Fellowship of Saints and Sinners

Fellowship of Saints and Sinners


“What Have I Done to Deserve This?”: Jesus and the Fig Tree, Weird Sayings Continued

The next day as they were leaving Bethany, Jesus was hungry. Seeing in the distance a fig tree in leaf, he went to find out if it had any fruit. When he reached it, he found nothing but leaves, because it was not the season for figs. Then he said to the tree, “May no one ever eat fruit from you again.” And his disciples heard him say it…

In the morning, as they went along, they saw the fig tree withered from the roots. Peter remembered and said to Jesus, “Rabbi, look! The fig tree you cursed has withered!” “Have faith in God,” Jesus answered. “Truly I tell you, if anyone says to this mountain, ‘Go, throw yourself into the sea,’ and does not doubt in their heart but believes that what they say will happen, it will be done for them. Therefore I tell you, whatever you ask for in prayer, believe that you have received it, and it will be yours.” Mark 11:12-14 and 11:20-25

If the fig tree could sing, I think it might pick the line from the 1980′s Pet Shop Boys hit, featuring Dusty Springfield crooning “What have I done to deserve this?” “What have I, what have I, what have I done to deserve this?”  Good question.  And it would seem from first glance that the fig tree’s only fault is standing in the way of a hungry Jesus.  After all, it isn’t actually the season for full-blown figs.  The equivalent might be coming home ravenous to find that the Crockpot hasn’t warmed up to cook the mac n’ cheese- because you forgot to turn it on- so you cuss at the stupid thing for not doing its job.

Strange? I think so.  And it is enough to roil the anger of any environmentalist. What is Jesus doing here?

It helps to know that the Old Testament often employs the image of a fig tree to describe the people of Israel and its withering as God’s judgment.  So in the book of Micah, for example, God laments that when God comes to Israel looking for “good fruit” to eat, in the way of a life of Spirit-filled rightness with God, God finds none: “What misery is mine!,” God exclaims. “I am like one who gathers summer fruit at the gleaning of the vineyard; there is no cluster of grapes to eat, none of the early figs that I crave.  This kind of imagery about barren fig trees proliferates in the Old Testament- and Jesus uses it to tell his own parable about a fig tree that does not produce fruit and is therefore “cut down” (Luke 13:6-9).  It also helps to know that fig trees not in season for bearing fruit can still indicate by their leaves, or lack thereof, whether they will bear fruit in season. Chances are, this fig tree was not sporting much in the way of foliage.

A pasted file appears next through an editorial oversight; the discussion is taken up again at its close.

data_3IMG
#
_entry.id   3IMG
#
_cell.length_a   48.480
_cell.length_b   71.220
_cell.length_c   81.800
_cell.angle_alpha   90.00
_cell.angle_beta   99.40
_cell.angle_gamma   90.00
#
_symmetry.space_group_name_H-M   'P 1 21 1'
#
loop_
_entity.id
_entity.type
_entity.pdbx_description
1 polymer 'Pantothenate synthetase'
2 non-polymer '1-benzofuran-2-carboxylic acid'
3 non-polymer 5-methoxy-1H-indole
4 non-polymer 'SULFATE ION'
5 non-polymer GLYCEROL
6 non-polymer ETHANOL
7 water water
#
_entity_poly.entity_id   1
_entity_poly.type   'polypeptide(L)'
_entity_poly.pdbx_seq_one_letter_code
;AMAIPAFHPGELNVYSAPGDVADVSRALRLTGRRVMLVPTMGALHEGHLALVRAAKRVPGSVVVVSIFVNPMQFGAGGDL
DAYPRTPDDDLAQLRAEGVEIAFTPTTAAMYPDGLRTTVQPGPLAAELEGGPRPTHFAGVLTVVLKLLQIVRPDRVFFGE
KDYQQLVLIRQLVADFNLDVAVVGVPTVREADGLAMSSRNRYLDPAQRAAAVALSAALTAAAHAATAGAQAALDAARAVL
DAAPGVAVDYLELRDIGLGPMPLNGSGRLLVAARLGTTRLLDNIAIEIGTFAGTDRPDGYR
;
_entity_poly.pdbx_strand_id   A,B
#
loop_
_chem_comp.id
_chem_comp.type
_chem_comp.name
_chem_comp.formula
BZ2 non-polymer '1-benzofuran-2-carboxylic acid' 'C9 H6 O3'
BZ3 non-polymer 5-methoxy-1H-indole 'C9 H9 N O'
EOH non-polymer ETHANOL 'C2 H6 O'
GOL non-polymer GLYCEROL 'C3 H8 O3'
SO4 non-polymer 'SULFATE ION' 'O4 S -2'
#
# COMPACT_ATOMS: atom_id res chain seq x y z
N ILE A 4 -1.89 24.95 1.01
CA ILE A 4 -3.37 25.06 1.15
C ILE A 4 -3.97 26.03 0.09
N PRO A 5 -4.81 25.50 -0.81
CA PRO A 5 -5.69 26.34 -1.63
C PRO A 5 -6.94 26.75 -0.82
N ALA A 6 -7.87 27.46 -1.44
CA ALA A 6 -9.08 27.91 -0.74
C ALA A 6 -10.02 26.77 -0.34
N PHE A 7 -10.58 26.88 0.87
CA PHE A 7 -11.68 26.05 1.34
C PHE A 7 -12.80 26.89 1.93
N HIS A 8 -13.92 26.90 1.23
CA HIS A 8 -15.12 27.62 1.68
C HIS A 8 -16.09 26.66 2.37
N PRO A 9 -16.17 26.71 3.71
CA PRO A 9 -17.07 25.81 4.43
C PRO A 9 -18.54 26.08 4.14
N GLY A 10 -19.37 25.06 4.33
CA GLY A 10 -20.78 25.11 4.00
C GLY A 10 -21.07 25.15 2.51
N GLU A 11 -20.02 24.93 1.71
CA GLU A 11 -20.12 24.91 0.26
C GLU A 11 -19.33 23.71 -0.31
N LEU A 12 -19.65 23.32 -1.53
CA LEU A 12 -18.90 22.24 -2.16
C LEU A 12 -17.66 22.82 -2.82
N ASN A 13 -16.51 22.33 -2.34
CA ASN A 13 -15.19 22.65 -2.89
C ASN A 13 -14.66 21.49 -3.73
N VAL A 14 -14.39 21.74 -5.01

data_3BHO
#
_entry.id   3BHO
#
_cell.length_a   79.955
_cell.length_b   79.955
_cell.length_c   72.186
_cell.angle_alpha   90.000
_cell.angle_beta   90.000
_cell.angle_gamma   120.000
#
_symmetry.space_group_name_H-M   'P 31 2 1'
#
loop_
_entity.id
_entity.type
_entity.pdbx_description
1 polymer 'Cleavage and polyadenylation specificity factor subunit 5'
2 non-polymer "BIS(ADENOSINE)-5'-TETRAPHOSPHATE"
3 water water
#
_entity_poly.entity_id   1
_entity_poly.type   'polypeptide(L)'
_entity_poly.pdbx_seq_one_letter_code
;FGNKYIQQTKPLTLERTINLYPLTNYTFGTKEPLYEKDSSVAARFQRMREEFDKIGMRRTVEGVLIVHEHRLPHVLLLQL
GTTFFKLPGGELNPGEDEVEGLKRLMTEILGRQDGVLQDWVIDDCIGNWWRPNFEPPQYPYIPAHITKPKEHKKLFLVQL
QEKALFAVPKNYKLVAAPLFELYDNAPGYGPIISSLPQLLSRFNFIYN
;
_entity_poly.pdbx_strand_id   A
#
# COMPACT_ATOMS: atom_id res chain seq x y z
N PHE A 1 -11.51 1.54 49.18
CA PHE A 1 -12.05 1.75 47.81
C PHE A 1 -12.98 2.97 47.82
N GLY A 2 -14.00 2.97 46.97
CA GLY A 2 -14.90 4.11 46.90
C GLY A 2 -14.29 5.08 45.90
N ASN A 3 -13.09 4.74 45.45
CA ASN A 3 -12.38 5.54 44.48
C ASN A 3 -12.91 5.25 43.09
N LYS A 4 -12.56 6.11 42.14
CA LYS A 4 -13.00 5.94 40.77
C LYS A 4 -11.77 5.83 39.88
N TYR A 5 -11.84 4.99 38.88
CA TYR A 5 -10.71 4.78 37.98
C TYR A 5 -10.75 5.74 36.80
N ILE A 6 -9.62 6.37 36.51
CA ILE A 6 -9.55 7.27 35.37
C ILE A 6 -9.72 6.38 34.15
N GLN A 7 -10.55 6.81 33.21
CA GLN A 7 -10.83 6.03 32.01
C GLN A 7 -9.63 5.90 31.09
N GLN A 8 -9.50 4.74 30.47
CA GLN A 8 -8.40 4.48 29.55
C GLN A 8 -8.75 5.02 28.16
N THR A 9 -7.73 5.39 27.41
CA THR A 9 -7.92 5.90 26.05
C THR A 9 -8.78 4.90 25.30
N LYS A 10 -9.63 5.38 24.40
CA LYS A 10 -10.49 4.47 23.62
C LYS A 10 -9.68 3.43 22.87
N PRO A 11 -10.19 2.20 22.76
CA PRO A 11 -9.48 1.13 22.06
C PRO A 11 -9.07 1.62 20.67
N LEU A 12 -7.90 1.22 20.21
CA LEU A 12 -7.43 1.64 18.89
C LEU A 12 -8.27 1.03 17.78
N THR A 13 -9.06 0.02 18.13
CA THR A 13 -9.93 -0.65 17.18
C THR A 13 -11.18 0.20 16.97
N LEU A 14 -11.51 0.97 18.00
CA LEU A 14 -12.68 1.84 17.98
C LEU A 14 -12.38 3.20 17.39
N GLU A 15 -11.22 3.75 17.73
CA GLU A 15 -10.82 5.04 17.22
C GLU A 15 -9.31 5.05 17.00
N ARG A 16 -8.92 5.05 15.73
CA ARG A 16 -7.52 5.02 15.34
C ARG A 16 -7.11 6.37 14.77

It is possible that Jesus like any good teacher, then, is teaching the disciples with a hands-on experiment.  The lesson? “If you want to know what happens when God comes back to find nothing in the way of spiritual fruit, fruit like love, joy, peace, patience, gentleness, kindness and self-control among those who claim to follow God, this is what happens,” Jesus seems to be saying.

There is a subtle but important difference, though, between condemning a fruitless fig tree to death and causing an otherwise fruitful tree to die. There is undoubtedly foreboding judgment in Jesus’ words here for those of us who belong to the church.  God will return to judge God’s people first based on what we have produced in the way of the fruit of the Spirit.  But that judgment does not comprise some sort of “double predestination” by which God at the beginning of time dispenses a certain number of “fig trees” and then destines a certain number to wither in hell.  God’s judgment is primarily one of truth-telling- it is naming in the light of day and in the fullness of time the life we have chosen to live.

This reality scares me.  But it also invites me to recognize that the one doing the judging is also the one who goes to great lengths to help me bear fruit.  By sending His Spirit.  And promising that we can do many things with faith the size of a mustard seed.  And making a world in which new life somehow manages to inch its way in even after death.  Even after our own best efforts to do good fail and wither on the vine.

What is most remarkable and life giving is that Jesus goes to the cross knowing full well that he lives in a world where fig trees don’t bear fruit.  In fact I suspect He goes to the cross because of that.  And when we go there with him, by the power of His Spirit, we, too, can glimpse the first new sprigs and buds of life on the other side.

This concludes our “Weird Jesus Sayings” series.  I hope you enjoyed it, and I hope you’ll keep coming back to visit for our upcoming series on “Jesus Epithets.”  You’ll also get to indulge- or grin and bear?- some of my own experimental engagement with feminist theology in an upcoming graduate seminar taught by Emory religion professor, Wendy Farley. All of this and more in the weeks to come! Thanks for walking with me.

 

 



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